The Mad Bomber Struck in New York City - March 29, 1951

Mar 23, 2015 - 0 Comments



by Michael Thomas Barry 


This week (March 23-29) in crime history – Chilean Ambassador to the U.S. Orlando Letelier’s assassins were sentenced (March 23, 1979); Mexican Presidential candidate Luis Donaldo Colosio was assassinated (March 23, 1994); The Jonesboro Arkansas School shooting (March 24, 1998); The U.S. Supreme Court ruled on the Scottsboro Case (March 25, 1932); King Faisal of Saudi Arabia was assassinated by his own nephew (March 25, 1975); Torture chamber found at the Philadelphia home of Gary Heidnik (March 26, 1987); Mass suicide of the Heaven’s Gate Cult (March 26, 1997); First use of finger print evidence solved murders of Thomas and Ann Farrow in Great Britain (March 27, 1905); Members of the Duke University lacrosse team were suspended following sexual assault allegations (March 28, 2006); The Mad Bomber stick in New York City (March 29, 1951).


Highlighted story of the week - 


On March 29, 1951, a bomb explodes at Grand Central Station in New York City, but injures no one. In the next few months, five more bombs were found at landmarks around the city, including the public library. Authorities realized that this new wave of terrorist acts was the work of the Mad Bomber. 


New York’s first experience with the Mad Bomber was on November 16, 1940, when a pipe bomb was left in the Edison building with a note that read, “Con Edison crooks, this is for you.” More explosive devices were found in 1941, each more powerful than the last, until the Mad Bomber sent a note in December stating, “I will make no more bomb units for the duration of the war.” He went on to say that Con Edison, New York’s electric utility company, would be brought to justice in due time. The Mad Bomber made good on his promise, although he did periodically send threatening notes to the press. After his flurry of activity in 1951, the Mad Bomber was silent until a bomb went off at Radio City Music Hall in 1954. In 1955, he struck Grand Central Station, Macy’s, the RCA building and the Staten Island Ferry.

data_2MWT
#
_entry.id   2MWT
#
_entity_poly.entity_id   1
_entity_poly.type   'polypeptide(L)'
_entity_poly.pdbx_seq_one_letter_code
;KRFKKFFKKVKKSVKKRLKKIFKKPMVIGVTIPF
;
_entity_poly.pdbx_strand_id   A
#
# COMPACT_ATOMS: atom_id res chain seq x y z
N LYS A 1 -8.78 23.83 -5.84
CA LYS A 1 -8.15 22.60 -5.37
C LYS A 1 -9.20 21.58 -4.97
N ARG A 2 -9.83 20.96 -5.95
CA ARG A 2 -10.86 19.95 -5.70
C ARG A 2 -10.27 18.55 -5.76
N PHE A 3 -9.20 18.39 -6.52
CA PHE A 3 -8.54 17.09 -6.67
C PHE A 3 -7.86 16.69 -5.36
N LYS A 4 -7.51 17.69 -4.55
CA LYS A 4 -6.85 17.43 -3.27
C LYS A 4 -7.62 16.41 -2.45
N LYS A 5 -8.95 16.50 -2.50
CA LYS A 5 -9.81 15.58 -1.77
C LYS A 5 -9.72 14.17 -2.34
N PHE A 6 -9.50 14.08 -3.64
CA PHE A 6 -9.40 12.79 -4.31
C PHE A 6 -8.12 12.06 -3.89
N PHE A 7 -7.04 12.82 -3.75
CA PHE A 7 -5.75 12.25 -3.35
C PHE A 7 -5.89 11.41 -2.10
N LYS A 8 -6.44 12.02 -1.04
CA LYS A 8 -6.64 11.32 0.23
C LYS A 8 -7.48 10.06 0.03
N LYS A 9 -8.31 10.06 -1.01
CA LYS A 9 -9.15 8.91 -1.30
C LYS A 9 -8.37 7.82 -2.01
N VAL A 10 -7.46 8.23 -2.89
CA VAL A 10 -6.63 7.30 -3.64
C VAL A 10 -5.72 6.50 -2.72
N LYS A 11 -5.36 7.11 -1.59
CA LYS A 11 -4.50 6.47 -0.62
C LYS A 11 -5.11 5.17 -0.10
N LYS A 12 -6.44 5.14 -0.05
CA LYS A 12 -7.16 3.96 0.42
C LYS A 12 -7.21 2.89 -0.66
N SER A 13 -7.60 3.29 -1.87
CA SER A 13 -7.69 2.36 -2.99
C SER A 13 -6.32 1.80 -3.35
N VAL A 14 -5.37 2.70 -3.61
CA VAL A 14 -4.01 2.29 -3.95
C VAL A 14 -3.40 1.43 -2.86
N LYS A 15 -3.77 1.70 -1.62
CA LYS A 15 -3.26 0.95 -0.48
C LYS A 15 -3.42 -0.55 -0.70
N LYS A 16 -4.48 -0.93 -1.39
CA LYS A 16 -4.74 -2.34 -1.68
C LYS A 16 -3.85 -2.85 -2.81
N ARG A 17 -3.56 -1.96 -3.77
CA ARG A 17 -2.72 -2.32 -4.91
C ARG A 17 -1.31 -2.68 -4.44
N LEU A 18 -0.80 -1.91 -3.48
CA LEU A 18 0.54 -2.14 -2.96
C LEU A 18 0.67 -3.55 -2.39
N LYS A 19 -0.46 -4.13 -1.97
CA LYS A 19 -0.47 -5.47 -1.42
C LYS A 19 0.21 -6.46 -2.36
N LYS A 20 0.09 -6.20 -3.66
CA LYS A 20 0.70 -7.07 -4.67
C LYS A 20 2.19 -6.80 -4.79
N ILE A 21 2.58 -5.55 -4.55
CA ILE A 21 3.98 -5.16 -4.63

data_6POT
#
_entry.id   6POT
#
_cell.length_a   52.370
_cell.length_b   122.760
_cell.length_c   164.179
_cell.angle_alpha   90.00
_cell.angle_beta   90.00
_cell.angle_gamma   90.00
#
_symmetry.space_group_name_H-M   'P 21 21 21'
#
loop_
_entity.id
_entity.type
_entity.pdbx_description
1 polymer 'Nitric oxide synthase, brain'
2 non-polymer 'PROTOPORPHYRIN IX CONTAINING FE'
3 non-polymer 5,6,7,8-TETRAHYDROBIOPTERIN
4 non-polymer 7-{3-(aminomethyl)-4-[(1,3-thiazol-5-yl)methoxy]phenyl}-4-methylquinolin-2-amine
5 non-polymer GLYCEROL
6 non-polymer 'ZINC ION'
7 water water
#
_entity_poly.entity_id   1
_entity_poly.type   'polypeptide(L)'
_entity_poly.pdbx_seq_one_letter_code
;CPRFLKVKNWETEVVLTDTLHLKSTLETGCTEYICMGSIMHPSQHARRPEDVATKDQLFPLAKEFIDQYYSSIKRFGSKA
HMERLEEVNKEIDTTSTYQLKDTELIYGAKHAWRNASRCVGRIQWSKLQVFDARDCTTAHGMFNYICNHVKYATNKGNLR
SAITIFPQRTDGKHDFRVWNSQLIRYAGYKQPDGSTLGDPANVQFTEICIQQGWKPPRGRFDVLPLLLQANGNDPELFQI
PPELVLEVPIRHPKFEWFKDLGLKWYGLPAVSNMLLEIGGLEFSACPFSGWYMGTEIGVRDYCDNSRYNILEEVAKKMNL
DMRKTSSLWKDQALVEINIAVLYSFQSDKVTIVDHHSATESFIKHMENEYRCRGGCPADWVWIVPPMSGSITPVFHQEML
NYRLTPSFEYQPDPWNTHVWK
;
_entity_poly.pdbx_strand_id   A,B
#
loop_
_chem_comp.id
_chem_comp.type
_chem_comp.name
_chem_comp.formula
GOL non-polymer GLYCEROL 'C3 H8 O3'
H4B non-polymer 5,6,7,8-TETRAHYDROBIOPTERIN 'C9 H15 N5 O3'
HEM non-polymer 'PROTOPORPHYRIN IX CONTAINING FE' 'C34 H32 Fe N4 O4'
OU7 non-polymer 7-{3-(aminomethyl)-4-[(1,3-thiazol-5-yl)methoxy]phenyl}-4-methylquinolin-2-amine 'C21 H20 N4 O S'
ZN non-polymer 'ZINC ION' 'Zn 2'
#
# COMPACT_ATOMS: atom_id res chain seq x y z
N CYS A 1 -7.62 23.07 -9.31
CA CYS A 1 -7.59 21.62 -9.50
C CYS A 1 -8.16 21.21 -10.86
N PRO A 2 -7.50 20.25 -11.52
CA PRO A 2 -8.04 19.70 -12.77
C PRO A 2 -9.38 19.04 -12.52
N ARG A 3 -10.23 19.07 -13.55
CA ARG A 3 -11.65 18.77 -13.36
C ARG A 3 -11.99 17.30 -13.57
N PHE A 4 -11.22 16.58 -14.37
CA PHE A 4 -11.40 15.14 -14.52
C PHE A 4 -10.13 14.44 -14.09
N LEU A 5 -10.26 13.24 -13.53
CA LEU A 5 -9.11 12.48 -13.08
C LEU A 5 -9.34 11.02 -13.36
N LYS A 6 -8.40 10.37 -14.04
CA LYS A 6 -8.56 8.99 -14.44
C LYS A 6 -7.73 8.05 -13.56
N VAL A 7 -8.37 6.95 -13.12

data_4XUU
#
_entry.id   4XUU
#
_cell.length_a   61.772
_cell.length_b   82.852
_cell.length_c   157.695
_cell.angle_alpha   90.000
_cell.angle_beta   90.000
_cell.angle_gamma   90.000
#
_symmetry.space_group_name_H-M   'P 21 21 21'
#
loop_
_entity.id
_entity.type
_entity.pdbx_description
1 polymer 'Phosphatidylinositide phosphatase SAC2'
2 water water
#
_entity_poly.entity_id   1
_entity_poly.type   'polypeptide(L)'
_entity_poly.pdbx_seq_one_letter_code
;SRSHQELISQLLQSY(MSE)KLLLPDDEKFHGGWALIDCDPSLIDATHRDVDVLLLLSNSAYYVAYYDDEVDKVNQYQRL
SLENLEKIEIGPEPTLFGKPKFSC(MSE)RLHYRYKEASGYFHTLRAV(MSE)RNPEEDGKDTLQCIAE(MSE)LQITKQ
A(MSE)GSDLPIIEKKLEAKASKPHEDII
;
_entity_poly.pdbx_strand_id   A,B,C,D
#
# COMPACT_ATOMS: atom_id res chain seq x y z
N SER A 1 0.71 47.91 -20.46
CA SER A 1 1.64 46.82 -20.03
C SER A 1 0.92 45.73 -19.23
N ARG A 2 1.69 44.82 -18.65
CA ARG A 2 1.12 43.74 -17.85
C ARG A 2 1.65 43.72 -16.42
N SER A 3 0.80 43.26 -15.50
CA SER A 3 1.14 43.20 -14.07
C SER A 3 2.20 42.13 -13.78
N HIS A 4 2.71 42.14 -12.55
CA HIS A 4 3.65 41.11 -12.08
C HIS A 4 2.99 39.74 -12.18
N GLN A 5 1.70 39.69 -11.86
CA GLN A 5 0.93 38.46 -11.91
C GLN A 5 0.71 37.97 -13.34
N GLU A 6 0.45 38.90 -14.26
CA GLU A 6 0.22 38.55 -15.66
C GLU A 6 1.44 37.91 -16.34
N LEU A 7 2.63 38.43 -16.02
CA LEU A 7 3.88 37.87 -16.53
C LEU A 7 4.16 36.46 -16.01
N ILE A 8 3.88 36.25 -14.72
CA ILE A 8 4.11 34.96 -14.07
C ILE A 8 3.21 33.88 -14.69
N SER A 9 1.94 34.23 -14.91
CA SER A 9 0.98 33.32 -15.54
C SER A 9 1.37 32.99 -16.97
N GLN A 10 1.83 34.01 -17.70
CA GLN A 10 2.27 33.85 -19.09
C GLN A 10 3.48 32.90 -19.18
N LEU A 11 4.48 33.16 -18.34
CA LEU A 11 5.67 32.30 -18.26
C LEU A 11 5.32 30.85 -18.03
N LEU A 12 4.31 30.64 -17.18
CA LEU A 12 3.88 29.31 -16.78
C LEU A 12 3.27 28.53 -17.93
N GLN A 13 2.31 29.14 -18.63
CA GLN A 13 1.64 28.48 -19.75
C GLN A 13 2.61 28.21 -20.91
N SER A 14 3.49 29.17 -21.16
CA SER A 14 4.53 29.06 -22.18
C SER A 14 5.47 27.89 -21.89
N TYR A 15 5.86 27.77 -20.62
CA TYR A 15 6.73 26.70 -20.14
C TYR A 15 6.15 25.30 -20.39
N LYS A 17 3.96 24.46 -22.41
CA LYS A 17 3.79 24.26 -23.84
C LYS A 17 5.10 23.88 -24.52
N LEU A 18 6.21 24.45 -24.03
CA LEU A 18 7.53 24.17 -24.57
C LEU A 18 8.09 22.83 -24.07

The police were unsuccessful in finding the Mad Bomber, but a private investigative team working for Con Ed finally found him. Looking through their employment records, they found that George Peter Metesky had been a disgruntled ex-employee since an accident in 1931. Metesky was enraged that Con Ed refused to pay disability benefits and resorted to terrorism as his revenge. Metesky, a rather mild-mannered man, was found living with his sisters in Connecticut. He was indicted for 47 counts of attempted murder but was declared legally insane and incompetent to stand trial. He was then committed to the Matteawan State Hospital where he stayed until his release in 1973. Metesky died on May 23, 1994 in Waterbury, Connecticut at the age of 90. 


Check back every Monday for a new installment of the “This Week in Crime History.” 


Michael Thomas Barry is the author of six nonfiction books that includes the award winning Murder and Mayhem 52 Crimes that Shocked Early California, 1849-1949. Visit Michael’s website for more information. His book can be purchased from Amazon through the following link.


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